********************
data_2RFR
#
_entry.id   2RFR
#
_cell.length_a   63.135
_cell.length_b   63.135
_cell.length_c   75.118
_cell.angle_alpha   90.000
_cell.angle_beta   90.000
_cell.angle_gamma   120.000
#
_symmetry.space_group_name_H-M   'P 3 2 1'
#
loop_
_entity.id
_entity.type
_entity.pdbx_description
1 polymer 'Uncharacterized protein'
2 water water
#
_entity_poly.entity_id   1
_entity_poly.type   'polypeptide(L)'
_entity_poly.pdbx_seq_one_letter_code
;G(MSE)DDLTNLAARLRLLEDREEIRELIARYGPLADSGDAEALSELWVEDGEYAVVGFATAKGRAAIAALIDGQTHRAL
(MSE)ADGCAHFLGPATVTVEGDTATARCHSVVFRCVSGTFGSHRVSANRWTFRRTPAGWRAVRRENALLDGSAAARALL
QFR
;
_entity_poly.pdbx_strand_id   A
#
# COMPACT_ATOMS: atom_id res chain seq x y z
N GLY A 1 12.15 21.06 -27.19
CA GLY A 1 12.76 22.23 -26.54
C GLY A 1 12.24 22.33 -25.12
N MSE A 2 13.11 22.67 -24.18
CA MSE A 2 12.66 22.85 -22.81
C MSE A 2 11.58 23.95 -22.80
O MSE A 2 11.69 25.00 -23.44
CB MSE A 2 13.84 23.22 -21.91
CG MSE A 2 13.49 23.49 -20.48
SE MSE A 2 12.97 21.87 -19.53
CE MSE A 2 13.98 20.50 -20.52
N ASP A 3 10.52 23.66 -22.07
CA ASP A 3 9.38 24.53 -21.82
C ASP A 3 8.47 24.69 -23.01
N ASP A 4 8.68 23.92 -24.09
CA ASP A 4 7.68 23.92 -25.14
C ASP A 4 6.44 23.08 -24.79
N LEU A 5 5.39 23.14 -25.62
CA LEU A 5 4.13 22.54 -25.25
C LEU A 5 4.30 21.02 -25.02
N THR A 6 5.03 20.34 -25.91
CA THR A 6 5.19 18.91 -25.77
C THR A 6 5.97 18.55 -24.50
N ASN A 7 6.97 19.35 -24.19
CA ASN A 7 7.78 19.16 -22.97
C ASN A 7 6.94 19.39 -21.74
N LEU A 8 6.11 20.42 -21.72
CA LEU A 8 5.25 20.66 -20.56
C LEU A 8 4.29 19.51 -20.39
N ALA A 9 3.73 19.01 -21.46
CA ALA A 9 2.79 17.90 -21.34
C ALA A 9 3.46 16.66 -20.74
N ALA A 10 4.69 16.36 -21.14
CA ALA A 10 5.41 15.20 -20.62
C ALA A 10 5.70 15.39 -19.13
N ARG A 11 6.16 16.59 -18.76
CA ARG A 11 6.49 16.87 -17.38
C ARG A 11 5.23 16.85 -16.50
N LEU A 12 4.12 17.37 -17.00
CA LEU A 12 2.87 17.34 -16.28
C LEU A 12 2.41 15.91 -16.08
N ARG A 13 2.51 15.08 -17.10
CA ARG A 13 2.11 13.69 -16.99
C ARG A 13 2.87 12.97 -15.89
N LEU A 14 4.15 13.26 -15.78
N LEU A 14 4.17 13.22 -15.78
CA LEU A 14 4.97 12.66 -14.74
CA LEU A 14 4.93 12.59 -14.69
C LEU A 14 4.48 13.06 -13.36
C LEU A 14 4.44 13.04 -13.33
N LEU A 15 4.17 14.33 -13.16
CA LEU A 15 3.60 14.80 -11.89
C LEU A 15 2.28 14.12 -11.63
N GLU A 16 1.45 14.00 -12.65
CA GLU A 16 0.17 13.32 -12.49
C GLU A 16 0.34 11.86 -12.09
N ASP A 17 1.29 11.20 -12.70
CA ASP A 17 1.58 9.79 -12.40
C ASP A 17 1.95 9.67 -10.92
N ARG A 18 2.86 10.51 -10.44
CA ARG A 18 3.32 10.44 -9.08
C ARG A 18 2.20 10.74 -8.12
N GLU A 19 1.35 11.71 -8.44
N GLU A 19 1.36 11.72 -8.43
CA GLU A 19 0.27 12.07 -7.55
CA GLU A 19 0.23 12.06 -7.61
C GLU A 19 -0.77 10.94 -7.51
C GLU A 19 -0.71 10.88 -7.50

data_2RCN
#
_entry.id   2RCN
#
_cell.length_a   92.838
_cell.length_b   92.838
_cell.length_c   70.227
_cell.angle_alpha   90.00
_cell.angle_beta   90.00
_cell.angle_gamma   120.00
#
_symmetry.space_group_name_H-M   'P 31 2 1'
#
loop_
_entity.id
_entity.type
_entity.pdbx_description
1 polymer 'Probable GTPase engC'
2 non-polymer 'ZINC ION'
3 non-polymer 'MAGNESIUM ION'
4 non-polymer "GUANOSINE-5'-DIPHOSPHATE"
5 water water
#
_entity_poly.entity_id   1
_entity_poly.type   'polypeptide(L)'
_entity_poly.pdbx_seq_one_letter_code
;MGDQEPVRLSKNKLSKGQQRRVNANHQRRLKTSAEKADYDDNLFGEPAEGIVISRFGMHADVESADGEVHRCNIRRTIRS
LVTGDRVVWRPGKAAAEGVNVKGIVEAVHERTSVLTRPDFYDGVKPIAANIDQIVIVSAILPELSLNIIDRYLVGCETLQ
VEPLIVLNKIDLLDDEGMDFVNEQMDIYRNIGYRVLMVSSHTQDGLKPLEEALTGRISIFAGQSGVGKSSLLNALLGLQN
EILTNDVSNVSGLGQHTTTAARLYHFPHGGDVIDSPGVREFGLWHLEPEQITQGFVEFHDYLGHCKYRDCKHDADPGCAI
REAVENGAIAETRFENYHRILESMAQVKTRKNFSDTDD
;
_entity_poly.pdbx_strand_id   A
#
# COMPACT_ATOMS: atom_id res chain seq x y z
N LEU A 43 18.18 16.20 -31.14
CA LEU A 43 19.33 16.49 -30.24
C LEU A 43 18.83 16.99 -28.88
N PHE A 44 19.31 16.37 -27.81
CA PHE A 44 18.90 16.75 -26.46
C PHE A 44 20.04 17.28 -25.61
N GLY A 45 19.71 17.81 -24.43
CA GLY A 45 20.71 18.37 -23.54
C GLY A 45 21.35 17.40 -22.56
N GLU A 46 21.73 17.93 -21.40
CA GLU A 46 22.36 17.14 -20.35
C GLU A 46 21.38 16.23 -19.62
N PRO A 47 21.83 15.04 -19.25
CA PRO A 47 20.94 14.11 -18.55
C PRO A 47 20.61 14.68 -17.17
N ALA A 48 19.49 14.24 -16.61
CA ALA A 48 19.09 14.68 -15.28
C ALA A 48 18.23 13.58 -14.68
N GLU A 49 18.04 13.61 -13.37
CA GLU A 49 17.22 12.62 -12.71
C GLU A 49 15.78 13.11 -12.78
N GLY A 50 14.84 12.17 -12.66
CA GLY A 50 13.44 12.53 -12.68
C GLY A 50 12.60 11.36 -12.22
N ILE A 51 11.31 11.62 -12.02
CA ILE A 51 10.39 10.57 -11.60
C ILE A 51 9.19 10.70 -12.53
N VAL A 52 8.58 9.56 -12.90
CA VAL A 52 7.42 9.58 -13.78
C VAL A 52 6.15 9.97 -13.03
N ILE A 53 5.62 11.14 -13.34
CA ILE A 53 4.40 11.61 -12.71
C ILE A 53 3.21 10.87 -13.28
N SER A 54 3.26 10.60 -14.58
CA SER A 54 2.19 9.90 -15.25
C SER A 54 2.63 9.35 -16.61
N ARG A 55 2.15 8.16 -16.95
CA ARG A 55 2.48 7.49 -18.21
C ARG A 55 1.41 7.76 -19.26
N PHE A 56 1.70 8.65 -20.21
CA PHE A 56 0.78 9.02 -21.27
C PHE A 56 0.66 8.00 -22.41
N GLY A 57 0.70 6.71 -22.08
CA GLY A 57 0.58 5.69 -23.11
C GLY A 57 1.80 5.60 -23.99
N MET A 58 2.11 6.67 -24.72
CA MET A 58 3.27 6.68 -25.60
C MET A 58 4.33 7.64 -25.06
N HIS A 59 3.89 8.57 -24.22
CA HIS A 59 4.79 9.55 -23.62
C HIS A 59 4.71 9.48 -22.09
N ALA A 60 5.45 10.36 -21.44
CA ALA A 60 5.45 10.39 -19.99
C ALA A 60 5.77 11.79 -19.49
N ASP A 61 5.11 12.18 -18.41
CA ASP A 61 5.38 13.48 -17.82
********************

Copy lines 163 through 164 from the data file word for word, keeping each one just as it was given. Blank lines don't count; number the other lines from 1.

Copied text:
C VAL A 52 6.15 9.97 -13.03
N ILE A 53 5.62 11.14 -13.34